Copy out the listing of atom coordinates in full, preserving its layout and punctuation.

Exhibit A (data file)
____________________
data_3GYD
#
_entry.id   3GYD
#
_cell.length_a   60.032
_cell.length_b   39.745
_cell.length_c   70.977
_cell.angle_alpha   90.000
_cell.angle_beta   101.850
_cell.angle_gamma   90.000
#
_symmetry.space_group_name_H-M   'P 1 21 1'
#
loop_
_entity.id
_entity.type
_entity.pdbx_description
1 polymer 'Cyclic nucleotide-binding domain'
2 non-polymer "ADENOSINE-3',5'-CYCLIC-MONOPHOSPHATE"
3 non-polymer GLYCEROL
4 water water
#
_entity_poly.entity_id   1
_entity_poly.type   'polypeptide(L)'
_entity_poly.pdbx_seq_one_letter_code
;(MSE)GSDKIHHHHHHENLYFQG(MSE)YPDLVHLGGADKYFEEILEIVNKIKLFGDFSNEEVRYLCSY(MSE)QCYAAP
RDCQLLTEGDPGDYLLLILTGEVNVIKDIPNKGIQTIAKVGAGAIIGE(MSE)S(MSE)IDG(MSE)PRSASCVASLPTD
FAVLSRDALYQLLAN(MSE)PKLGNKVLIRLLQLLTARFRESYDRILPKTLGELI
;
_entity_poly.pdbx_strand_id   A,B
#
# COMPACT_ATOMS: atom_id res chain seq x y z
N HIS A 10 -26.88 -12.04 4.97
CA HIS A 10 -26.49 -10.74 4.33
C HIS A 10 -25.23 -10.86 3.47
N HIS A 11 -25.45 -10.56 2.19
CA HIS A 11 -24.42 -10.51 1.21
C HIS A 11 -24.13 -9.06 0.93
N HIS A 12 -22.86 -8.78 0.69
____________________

data_3GYD
#
_entry.id   3GYD
#
_cell.length_a   60.032
_cell.length_b   39.745
_cell.length_c   70.977
_cell.angle_alpha   90.000
_cell.angle_beta   101.850
_cell.angle_gamma   90.000
#
_symmetry.space_group_name_H-M   'P 1 21 1'
#
loop_
_entity.id
_entity.type
_entity.pdbx_description
1 polymer 'Cyclic nucleotide-binding domain'
2 non-polymer "ADENOSINE-3',5'-CYCLIC-MONOPHOSPHATE"
3 non-polymer GLYCEROL
4 water water
#
_entity_poly.entity_id   1
_entity_poly.type   'polypeptide(L)'
_entity_poly.pdbx_seq_one_letter_code
;(MSE)GSDKIHHHHHHENLYFQG(MSE)YPDLVHLGGADKYFEEILEIVNKIKLFGDFSNEEVRYLCSY(MSE)QCYAAP
RDCQLLTEGDPGDYLLLILTGEVNVIKDIPNKGIQTIAKVGAGAIIGE(MSE)S(MSE)IDG(MSE)PRSASCVASLPTD
FAVLSRDALYQLLAN(MSE)PKLGNKVLIRLLQLLTARFRESYDRILPKTLGELI
;
_entity_poly.pdbx_strand_id   A,B
#
# COMPACT_ATOMS: atom_id res chain seq x y z
N HIS A 10 -26.88 -12.04 4.97
CA HIS A 10 -26.49 -10.74 4.33
C HIS A 10 -25.23 -10.86 3.47
N HIS A 11 -25.45 -10.56 2.19
CA HIS A 11 -24.42 -10.51 1.21
C HIS A 11 -24.13 -9.06 0.93
N HIS A 12 -22.86 -8.78 0.69